Uber could be chased for an unpaid £1bn VAT bill following a key ruling from Europe’s top court.
The European Court of Justice (ECJ) says the taxi-hailing firm is a transport company not a digital service and, as such, should be subject to regulation.
It also means that the taxman could revisit a decision not to pursue Uber for unpaid VAT.
Tax barrister Jolyon Maugham QC took action in the High Court earlier this year arguing the company should provide him with a VAT receipt so that he could claim the money back from HMRC because the a ride he took in a Uber cab was a business expense.
Maugham told the Financial Times in June that it was “perfectly plausible” the total bill for unpaid VAT could be £1bn.
In its ruling, the ECJ said that a service whose purpose was “to connect, by means of a smartphone application and for remuneration, non-professional drivers using their own vehicle with persons who wish to make urban journeys” must be classified as “a service in the field of transport” in EU law.
The verdict paves the way for national regulators, including in the UK, to introduce stricter employment or tax laws on technology companies that offer traditional services.
Uber maintains the verdict would make little difference to the way it operated in Europe.
A spokesperson for Uber said: “It is appropriate to regulate services such as Uber and so we will continue the dialogue with cities across Europe. This is the approach we’ll take to ensure everyone can get a reliable ride at the tap of a button.”
Three UK cities – London, Sheffield and most recently York – have moved to ban Uber from their streets.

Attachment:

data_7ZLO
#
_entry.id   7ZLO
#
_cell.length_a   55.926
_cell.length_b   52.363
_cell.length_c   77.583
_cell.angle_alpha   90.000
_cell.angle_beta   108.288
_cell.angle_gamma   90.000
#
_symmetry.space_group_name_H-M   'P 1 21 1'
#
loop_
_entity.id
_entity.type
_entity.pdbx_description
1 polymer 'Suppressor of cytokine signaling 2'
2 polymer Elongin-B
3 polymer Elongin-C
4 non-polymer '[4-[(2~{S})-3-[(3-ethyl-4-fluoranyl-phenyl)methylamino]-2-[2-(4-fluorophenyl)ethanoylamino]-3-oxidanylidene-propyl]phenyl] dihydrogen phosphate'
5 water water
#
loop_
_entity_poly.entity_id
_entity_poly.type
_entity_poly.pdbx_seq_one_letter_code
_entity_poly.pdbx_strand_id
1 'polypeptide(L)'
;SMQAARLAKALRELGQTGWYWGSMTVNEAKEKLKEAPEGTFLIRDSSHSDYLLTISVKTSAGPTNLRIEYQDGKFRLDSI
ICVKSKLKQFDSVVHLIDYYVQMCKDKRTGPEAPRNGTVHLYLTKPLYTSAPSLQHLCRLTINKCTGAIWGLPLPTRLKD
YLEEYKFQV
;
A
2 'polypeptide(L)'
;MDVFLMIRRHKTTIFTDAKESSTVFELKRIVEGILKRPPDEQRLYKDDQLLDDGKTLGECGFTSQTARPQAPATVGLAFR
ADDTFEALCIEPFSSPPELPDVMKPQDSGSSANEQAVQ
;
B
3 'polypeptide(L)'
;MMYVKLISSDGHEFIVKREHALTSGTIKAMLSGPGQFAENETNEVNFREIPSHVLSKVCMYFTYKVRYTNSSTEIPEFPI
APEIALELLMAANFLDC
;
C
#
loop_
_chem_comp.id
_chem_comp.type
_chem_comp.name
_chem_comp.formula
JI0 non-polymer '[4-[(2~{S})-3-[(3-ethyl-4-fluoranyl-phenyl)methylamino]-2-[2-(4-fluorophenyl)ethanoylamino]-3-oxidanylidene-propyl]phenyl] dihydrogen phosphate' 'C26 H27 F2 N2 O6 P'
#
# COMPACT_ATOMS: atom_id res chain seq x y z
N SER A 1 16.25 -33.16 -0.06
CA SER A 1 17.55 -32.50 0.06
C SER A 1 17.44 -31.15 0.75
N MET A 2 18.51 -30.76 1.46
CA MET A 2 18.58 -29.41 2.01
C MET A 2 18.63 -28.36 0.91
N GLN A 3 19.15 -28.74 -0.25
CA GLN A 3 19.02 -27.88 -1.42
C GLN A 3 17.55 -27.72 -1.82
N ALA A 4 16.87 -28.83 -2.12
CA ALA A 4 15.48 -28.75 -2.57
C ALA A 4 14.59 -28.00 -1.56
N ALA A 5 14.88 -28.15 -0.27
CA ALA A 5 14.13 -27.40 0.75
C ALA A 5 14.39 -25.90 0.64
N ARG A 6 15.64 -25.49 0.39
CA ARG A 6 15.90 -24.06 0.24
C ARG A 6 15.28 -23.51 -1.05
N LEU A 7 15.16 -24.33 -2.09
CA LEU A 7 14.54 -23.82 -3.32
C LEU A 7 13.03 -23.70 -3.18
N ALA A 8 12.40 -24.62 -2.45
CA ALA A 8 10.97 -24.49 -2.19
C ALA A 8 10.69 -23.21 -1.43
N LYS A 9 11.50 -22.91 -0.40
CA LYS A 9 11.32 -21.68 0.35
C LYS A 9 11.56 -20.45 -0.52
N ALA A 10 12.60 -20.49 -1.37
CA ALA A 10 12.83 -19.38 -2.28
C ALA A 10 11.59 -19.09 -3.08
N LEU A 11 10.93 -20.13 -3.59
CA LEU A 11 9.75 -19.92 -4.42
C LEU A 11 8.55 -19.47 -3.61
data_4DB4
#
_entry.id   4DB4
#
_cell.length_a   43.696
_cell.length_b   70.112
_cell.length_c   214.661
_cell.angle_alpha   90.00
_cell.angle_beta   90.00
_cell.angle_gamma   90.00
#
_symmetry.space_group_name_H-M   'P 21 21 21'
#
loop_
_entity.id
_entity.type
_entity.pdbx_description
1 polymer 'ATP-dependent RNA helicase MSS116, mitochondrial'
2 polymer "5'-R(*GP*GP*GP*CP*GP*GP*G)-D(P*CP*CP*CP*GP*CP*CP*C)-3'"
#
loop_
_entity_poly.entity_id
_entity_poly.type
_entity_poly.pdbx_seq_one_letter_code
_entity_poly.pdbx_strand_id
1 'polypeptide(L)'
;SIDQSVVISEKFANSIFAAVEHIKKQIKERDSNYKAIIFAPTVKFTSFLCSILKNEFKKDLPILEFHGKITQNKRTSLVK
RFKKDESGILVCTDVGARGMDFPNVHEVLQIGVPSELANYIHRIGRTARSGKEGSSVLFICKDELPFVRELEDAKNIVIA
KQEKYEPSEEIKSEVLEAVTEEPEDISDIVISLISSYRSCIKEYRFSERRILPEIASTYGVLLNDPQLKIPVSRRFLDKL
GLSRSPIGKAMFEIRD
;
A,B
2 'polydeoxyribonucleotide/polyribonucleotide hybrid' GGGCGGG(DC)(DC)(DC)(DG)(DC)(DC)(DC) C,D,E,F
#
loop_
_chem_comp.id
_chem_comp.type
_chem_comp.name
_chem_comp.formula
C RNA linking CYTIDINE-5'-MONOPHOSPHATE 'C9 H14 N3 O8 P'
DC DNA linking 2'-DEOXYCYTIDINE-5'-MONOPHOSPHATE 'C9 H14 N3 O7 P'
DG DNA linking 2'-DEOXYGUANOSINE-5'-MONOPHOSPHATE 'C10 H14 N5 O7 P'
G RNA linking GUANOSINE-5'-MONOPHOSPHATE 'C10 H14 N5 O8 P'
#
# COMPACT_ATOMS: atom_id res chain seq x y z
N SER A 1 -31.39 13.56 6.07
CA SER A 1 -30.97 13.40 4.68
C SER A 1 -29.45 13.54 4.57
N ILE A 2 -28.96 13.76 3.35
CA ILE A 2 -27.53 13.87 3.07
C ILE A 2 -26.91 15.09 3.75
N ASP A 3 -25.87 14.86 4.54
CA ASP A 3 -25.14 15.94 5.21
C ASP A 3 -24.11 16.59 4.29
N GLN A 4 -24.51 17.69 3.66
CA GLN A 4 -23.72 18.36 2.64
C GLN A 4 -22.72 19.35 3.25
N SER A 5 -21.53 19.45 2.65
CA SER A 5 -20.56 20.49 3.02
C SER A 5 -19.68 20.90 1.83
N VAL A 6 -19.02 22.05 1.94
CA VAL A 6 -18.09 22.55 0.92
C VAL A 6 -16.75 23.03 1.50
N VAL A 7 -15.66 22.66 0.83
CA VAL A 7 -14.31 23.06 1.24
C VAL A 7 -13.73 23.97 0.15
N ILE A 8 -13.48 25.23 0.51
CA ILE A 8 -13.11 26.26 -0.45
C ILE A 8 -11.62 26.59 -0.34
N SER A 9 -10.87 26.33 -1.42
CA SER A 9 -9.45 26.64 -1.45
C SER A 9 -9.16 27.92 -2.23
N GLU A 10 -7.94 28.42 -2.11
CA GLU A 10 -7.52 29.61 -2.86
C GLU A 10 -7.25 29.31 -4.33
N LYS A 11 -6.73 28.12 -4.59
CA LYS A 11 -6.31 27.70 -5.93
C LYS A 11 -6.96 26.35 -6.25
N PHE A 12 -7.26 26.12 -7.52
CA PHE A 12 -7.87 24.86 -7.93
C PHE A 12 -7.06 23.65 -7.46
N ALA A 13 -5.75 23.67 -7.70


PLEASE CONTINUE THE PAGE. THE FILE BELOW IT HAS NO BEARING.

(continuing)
Councillors in York suspended its licence to operate, pending an appeal, citing concerns about a huge data breach.
Uber had its licence suspended in Sheffield after it failed to respond to official requests about its management.
And Transport for London decided not to renew Uber’s licence after it deemed the firm “unfit” to run a taxi service.
MPs in October criticised HMRC for failing to investigate the way Uber handled VAT. Meg Hillier, the Labour MP who chairs the public accounts committee, said it was “extraordinary” there had been no formal probe.
“HMRC has been slow to react to new business models,” she said. “It needs to be much more adept at working out how working practices are changing and the disrupter businesses out there need to be examined.”
HMRC has argued that it has tested the relationship of new, tech businesses and tax laws but has come up short on at least six occasions since 2014.
In evidence to the PAC in November, Jon Thompson, chief executive of HMRC, said they were keeping a close eye open on the outcome of EU judgments.
He said: “We will monitor the two ongoing legal cases; depending on how they land, we will take further counsel’s opinion and we will test it again.”